Great Watchmaking ‘terroirs’ - British History
Great Britain is probably among the greatest lands of watchmaking and today’s mechanical watchmaking is largely based on British innovations on precision dating from the 17th, 18th and 19th centuries.
Switzerland is undeniably the greatest fine watchmaking country in the world today and has been dominating the industry for the last 150 years. Nonetheless, it was not always so and other nations have left their mark in the trade since its development in the 16th century.
The UK is one of the greatest. It started with Thomas Tompion (1639-1713), Edward Booth and Daniel Quare, considered as the fathers of English clockmaking, who presented the first clock with minute repeater striking the quarter in 1675. In 1710, Samuel Watson (circa 1650-1740) invented the five minute repeater. Then George Graham (1673-1751), created further innovations like the first clock able to measure the 16th of a minute around 1720. Still widely used today in most mechanical watches, the lever escapement, one of the greatest inventions of the industry, is the work of Thomas Mudge (1715-1794) in 1757, just like the time equation or the perpetual calendar.
Simon Park - Workshop - 2008
The British supremacy over the seas in the 18th and 19th centuries is widely due to John Harrison marine chronometer which enabled the British ships to define precise routes with accurate longitudes around the globe. It contributed greatly to the British Empire expansion. In 1784, Thomas Earnshaw presented a new spring detente for pocket and marine chronometers enhancing further the British quest for precision, which is the Graal of any watchmaker. By 1800, Britain accounted for 50% of the world’s production with 200,000 timepieces a year.
The end of an era
One century later, the market had tremendously developed and Britain, producing only 100,000 watches, had lost its supremacy to Switzerland. Mostly because it did not take the turn to mass production methods and the ‘quartz crisis’ in the 70’s delivered it its last blow. Still we hear about the ‘rebirth’ of British watchmaking…but very few are truly 100% British made watches. Here are two brands that can actually claim this.
The rebirth of a tradition? Two watchmakers are spearheading it.
Modern British watchmaking would not be the same without the late Georges Daniels, widely recognized as one of the greatest watchmakers of our time. He decided to make everything to build a watch himself, from scratch. He invented his own method and published a book to explain it, the Daniels Method. He died in 2011 having produced only a couple dozens watches, which are highly sought after by all serious (and affluent!) collectors and leaving the premisses of a reborn tradition.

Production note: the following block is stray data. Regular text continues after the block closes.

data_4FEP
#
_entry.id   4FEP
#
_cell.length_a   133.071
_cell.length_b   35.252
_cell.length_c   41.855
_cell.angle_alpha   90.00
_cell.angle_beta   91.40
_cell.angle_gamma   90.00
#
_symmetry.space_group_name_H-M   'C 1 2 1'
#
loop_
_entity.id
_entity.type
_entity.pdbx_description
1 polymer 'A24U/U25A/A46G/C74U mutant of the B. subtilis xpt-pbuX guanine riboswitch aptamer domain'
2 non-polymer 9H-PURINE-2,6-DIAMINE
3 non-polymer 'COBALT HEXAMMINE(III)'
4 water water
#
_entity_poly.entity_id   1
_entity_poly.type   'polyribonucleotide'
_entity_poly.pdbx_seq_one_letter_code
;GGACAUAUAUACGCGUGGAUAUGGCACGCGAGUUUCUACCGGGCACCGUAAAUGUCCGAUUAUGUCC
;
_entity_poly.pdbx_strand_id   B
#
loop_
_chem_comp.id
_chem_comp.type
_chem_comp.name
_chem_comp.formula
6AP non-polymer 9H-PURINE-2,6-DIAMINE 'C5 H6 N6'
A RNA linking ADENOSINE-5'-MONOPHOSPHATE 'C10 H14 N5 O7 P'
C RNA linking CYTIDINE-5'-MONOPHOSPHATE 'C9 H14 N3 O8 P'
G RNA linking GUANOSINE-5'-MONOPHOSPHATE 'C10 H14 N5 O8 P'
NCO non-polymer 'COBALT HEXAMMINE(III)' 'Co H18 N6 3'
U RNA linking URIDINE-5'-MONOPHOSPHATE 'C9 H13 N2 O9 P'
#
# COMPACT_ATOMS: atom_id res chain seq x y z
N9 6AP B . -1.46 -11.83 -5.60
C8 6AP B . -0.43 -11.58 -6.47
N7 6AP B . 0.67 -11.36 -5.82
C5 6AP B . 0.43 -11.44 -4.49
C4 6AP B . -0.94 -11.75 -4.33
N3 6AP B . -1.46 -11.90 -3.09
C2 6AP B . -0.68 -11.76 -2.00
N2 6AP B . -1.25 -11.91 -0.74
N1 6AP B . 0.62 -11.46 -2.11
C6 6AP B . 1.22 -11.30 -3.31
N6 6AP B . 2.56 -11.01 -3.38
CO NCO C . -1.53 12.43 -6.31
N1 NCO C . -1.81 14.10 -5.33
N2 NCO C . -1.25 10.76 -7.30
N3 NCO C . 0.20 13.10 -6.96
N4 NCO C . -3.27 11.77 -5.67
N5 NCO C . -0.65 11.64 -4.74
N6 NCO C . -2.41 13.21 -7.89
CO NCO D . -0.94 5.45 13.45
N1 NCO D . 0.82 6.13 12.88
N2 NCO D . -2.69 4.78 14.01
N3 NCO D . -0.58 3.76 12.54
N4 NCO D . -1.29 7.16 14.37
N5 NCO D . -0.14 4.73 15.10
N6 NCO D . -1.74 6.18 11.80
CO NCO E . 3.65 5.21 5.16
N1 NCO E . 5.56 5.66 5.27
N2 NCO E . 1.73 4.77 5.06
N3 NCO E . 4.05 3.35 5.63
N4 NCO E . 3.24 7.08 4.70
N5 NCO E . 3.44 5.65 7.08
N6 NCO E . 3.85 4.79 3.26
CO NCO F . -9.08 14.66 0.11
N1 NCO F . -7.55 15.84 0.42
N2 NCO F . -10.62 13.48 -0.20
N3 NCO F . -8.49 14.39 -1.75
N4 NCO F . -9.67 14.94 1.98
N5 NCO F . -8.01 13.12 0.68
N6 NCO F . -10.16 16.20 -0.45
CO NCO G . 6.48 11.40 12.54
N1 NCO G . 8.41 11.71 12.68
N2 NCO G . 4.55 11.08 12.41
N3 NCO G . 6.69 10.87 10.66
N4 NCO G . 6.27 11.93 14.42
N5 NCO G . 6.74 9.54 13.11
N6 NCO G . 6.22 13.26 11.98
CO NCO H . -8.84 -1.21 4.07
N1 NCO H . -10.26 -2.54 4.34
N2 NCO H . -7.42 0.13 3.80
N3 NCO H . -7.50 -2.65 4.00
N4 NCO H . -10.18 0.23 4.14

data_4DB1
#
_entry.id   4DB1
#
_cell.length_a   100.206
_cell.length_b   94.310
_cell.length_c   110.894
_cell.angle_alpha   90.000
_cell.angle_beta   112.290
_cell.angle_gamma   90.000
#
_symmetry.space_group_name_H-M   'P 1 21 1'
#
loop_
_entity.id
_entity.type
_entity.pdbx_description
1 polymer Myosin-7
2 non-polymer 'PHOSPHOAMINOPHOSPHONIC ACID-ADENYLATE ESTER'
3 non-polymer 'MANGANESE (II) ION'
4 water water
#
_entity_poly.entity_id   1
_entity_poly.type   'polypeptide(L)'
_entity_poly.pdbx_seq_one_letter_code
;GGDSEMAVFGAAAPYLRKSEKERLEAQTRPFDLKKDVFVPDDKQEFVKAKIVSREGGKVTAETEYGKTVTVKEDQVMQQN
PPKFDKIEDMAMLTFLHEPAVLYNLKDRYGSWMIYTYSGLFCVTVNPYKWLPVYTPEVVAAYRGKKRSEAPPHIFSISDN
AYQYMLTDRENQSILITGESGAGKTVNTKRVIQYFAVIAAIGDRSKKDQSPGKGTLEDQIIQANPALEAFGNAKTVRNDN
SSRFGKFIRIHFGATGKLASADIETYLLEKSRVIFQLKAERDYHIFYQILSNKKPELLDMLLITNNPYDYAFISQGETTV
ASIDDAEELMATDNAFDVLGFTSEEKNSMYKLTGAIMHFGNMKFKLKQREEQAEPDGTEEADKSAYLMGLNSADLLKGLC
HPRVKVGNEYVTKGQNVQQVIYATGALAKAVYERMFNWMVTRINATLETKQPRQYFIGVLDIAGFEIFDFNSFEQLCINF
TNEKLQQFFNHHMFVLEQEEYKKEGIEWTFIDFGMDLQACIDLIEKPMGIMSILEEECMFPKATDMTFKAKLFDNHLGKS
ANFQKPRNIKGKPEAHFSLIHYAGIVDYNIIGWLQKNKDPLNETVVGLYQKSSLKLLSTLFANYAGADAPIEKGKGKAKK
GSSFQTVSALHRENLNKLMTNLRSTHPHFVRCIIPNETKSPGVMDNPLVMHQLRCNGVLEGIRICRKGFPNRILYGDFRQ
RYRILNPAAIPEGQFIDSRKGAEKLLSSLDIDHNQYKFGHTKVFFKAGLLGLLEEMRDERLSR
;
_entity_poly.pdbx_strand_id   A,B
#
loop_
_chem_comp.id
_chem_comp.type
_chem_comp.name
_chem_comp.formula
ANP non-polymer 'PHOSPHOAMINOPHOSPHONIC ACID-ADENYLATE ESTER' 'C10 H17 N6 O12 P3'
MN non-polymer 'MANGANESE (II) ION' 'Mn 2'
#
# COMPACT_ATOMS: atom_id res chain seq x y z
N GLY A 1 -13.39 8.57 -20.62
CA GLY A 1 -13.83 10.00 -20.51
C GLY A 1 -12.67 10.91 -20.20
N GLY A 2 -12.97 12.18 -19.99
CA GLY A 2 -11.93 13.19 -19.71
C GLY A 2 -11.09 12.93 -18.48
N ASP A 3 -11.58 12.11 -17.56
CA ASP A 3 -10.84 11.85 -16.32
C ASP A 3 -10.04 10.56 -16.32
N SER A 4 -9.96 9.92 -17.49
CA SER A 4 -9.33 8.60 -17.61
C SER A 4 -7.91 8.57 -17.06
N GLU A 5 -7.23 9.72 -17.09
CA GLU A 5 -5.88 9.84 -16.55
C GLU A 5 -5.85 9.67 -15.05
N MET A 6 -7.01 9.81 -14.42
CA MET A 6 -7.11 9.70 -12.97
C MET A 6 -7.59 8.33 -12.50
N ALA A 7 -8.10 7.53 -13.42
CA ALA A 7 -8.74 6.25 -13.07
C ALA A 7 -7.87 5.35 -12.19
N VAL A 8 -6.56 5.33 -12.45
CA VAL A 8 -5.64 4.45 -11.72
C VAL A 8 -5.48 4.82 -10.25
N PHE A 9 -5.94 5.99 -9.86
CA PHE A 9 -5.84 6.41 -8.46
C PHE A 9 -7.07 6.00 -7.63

Roger W Smith
Roger W Smith is his true heir, having worked as his apprentice since he turned 18 years old. It took him 7 years to prove to the master he was worthy of his teachings by producing on his own every single component to build his first wristwatch. He then acquired international recognition for his own name with the 3 year long Millenium Wristwatch project: Roger W Smith made the 50 wristwatches series in collaboration with the master, based on the co-axial escapement developed by Daniels himself and sold to Omega.
How does he see British watchmaking today? For him, British watchmaking means making everything in the UK and building strong, precise, reliable timepieces with understated finishing of movements, frosted and gilded, decorated yet low key. He sees the current crisis of the watchmaking industry as the payback of having turned this craftsmanship industry into a fashion one where overproduction becomes structural because brands have to come out with something new every 6 months…He believes that the industry will eventually have to come back to the basics like reliability, timelessness, craftsmanship and advocates transparency, as he expressed in his open letter to the industry. I would be inclined to agree.
The second truly 100% British watchmaker is Robert Loomes. He started as an antique clock and watch restauration and repair shop. Then in 2008 he made British watches based on foreign movements but his customers voiced their appeal for truly 100% British made watches.
Robert Loomes wanted to make strong, reliable, high quality yet affordable timepieces. Investing in mass production tools to build movements from scratch was too much so he found an original solution: he bought all the old Smith movements he could find. Smith was an old British brand created as a self-sufficient watch company in the late 30’s, as WWII was dawning on the world. The movements were sturdy with large escapements and strong pivots to ensure reliability. He found 100,000 calibers and upgraded them with new hairsprings, mainsprings, high quality sapphires, plates and bridges all made in the UK.
80% of the components are made in-house, the rest is bought from the UK. Robert Loomes revived some key know-hows by contacting companies who used to work for the watch industry when it was still strong but diversified as the business dwindled. Today he produces 100% British made watches (among other ones). Mostly manufactured, not hand crafted pieces of arts like Roger W Smith or Georges Daniels, but high quality, elegant, traditional and tough enough for everyday life.
Are we witnessing the relaunch of a British watchmaking industry ? Not quite, but at least it shows that savoir-faire exist outside of Switzerland for fine mechanical watchmaking and great watches are being produced again in the UK. Even though both brands make very different timepieces both agree on two major principles for the future: transparency and localisation as opposed to all out globalization. From that point of view, if only 100% Swiss made was taken into account, the Swiss supremacy would not be as hegemonic… but this is another story.
Related article: British watchmaking - A temporal Brexit